Travel insurance: Is it worth the extra cash?
By Aimee Heckel
Planning a vacation can be expensive, and the costs don’t seem to be dropping. A recent article in the Denver Post noted that the average “true price” of a one-way ticket has surged nearly 30 percent since 2008, according to a study by Boyd Group International.
If you’re on a budget, you’re probably looking to cut costs wherever possible. You search travel deals and discounts, and you know to travel in the off-season for the best rates. You know the terms of your regular car insurance, and whether you really need to buy extra insurance from the rental car company (hint: You probably don’t). You shop rental car deals and never overpay.
So what about travel insurance?
The average cost of comprehensive travel insurance is about $65 per $1,000 of trip costs, according to Yahoo.com. This number can escalate quickly if you’re traveling as a family or internationally.
Other factors that can influence the cost of your travel insurance: length of trip, age of travelers and pre-existing conditions.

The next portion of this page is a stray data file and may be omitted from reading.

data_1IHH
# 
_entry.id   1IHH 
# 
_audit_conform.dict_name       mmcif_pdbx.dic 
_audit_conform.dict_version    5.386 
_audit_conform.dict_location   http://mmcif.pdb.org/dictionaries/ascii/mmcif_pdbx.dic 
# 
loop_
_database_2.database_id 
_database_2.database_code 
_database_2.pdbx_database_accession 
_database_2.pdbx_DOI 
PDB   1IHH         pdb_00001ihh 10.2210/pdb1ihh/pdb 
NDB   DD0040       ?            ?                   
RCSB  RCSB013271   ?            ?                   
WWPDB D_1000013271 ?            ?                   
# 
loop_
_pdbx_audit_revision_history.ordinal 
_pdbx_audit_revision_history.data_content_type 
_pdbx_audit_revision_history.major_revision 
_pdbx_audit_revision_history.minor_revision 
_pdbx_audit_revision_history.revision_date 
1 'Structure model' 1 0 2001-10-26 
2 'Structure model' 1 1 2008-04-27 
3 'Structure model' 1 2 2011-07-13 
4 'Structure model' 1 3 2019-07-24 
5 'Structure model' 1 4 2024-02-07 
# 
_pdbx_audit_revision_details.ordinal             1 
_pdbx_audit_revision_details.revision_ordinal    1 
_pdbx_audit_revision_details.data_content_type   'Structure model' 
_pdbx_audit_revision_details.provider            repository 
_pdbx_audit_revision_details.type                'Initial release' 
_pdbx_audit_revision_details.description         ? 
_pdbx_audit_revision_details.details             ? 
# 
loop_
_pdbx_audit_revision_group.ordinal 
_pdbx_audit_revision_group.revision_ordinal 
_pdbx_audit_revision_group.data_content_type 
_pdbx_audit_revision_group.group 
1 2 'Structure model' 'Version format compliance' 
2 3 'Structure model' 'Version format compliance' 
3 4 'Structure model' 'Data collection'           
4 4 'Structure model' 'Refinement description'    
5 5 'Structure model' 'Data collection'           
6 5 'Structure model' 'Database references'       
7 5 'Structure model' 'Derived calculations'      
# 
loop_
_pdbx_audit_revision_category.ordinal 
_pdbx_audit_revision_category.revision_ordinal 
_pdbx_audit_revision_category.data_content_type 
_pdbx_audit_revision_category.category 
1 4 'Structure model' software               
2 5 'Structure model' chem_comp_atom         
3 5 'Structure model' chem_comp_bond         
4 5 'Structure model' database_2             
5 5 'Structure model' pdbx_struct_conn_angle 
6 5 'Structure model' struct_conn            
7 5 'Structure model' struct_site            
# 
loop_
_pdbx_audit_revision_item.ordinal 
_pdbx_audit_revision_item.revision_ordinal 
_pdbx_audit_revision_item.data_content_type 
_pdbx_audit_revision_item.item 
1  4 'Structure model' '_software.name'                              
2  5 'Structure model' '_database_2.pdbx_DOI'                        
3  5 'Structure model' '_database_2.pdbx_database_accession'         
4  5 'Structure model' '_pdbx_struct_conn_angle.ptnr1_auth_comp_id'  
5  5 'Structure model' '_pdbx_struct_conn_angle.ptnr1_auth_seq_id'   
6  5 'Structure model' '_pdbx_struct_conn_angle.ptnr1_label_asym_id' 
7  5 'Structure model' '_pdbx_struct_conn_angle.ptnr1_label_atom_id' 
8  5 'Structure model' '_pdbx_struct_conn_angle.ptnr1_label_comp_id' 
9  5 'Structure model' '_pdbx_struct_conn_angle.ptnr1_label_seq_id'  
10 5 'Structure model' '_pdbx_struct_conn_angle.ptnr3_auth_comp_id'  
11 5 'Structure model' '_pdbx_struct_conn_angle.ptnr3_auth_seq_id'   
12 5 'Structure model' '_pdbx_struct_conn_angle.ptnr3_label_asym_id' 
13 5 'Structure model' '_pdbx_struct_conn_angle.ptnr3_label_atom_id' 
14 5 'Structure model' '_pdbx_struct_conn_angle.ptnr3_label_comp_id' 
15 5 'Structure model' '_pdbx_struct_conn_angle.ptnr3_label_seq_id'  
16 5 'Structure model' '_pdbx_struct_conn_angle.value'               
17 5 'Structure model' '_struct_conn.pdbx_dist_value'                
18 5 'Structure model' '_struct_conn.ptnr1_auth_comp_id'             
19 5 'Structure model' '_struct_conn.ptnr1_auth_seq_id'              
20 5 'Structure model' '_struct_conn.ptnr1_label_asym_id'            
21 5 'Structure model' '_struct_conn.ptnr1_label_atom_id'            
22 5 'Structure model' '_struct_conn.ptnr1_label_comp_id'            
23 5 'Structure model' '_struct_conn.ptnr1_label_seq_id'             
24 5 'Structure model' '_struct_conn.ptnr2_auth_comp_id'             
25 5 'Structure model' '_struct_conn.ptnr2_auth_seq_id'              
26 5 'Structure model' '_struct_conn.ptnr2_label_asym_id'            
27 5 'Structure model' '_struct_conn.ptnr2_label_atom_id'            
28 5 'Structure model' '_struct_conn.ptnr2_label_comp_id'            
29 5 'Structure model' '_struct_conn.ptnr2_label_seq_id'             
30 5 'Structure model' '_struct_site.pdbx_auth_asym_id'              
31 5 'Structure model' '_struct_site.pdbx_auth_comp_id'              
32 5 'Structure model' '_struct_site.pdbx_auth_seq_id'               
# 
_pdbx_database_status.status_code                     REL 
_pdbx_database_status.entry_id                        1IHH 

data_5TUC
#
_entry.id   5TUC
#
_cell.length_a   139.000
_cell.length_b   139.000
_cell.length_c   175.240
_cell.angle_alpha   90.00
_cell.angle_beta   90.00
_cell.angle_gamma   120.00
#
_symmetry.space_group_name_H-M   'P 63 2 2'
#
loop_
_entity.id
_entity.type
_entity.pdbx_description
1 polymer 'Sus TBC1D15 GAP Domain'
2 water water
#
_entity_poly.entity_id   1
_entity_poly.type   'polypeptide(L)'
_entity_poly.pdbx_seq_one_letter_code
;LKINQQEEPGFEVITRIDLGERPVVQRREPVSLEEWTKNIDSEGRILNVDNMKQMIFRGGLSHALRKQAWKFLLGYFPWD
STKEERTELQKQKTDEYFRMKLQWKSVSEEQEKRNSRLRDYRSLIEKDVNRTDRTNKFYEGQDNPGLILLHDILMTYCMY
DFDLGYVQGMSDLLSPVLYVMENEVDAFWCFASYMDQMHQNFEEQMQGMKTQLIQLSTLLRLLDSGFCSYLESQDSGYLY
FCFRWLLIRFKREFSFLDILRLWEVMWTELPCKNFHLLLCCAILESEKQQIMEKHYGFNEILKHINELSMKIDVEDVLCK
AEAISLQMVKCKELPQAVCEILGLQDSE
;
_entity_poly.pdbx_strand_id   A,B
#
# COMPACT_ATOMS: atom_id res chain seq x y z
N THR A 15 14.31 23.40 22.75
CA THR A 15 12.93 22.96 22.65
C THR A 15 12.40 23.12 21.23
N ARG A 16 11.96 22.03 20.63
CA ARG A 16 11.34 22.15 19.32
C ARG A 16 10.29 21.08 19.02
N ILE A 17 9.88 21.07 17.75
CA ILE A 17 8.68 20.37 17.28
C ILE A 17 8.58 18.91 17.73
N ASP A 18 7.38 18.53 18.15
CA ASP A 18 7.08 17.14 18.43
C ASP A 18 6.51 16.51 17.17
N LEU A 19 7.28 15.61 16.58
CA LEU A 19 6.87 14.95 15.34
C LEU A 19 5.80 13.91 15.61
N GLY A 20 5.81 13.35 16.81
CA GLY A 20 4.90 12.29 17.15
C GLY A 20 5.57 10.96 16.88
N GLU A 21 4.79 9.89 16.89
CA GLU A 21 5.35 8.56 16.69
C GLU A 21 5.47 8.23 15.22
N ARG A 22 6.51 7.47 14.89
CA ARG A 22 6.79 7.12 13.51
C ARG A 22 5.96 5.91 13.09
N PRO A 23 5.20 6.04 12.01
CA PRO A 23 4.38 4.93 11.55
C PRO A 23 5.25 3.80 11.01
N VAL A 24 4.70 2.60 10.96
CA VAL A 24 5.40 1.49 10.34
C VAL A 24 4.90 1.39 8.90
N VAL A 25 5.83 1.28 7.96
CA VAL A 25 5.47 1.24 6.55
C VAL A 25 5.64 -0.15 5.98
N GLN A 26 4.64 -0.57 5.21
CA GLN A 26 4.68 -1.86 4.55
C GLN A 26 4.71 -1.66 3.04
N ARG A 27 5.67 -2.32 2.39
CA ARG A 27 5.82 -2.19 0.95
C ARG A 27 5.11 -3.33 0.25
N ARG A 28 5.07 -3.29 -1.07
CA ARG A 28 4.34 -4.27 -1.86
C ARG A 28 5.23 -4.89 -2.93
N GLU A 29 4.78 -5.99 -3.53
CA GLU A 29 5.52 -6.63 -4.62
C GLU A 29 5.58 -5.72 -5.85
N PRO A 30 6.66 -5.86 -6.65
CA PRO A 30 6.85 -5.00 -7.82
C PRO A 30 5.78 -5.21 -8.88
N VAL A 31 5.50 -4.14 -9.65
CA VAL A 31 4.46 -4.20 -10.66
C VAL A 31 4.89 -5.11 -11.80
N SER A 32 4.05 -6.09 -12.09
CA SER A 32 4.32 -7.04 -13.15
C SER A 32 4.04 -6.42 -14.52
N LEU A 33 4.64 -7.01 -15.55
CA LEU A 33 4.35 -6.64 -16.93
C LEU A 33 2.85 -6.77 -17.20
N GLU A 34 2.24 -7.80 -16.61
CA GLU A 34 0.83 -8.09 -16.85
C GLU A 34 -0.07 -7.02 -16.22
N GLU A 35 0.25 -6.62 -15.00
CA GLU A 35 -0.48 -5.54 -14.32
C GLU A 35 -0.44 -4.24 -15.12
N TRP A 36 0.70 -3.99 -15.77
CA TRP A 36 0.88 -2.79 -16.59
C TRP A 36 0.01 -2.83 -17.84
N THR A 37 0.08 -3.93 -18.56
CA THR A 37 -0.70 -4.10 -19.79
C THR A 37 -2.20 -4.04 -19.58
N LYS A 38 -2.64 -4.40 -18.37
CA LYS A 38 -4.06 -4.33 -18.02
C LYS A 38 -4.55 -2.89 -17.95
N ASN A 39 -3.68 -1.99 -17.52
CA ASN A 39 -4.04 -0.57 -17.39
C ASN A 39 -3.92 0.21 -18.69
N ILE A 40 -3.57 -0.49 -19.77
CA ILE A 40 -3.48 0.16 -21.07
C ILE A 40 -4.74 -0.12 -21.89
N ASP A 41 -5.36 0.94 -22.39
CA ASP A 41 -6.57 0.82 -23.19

Here are some things to consider when deciding whether to get travel insurance:
1. Compare rates. Just like you did with your airline tickets, don’t assume all insurance will cost the same. You can compare different companies and policies at www.worldtravelcenter.com.
2. Read the fine print. Know what the policy does and does not cover, and make sure it meets your needs.
3. Know the limitations of your current insurance. Your health insurance back home may cover some medical expenses overseas — or not at all. Know your coverage to prevent any surprises — and any extra costs of unnecessary extra coverage.
4. Consider a travel insurance package plan, which provides a wider umbrella of coverage, spanning medical, trip cancellations and even loss of baggage.
5. Be clear on what travel insurance can do for you. It can protect you if:
- Your flight is cancelled. This includes if your carrier closes due to bankruptcy.
- You need to cancel your trip because you get sick.
- You want to cancel your trip due to safety, such as a terrorism incident or hurricane. If you are traveling to a hurricane-risk zone during hurricane season, your airfare may be a lot cheaper — but you run the risk of not being able to go at all. In this case, the small cost of trip insurance combined with the discounted tickets may still be cheaper than a busy-season ticket.
- Your passport and wallet are stolen.
- You have a medical emergency overseas.
- You are in an accident and you need a medical evacuation.
You can also add optional coverage, for a little more money. This coverage may include cancellations for any reason, work reasons and even golf course closures.
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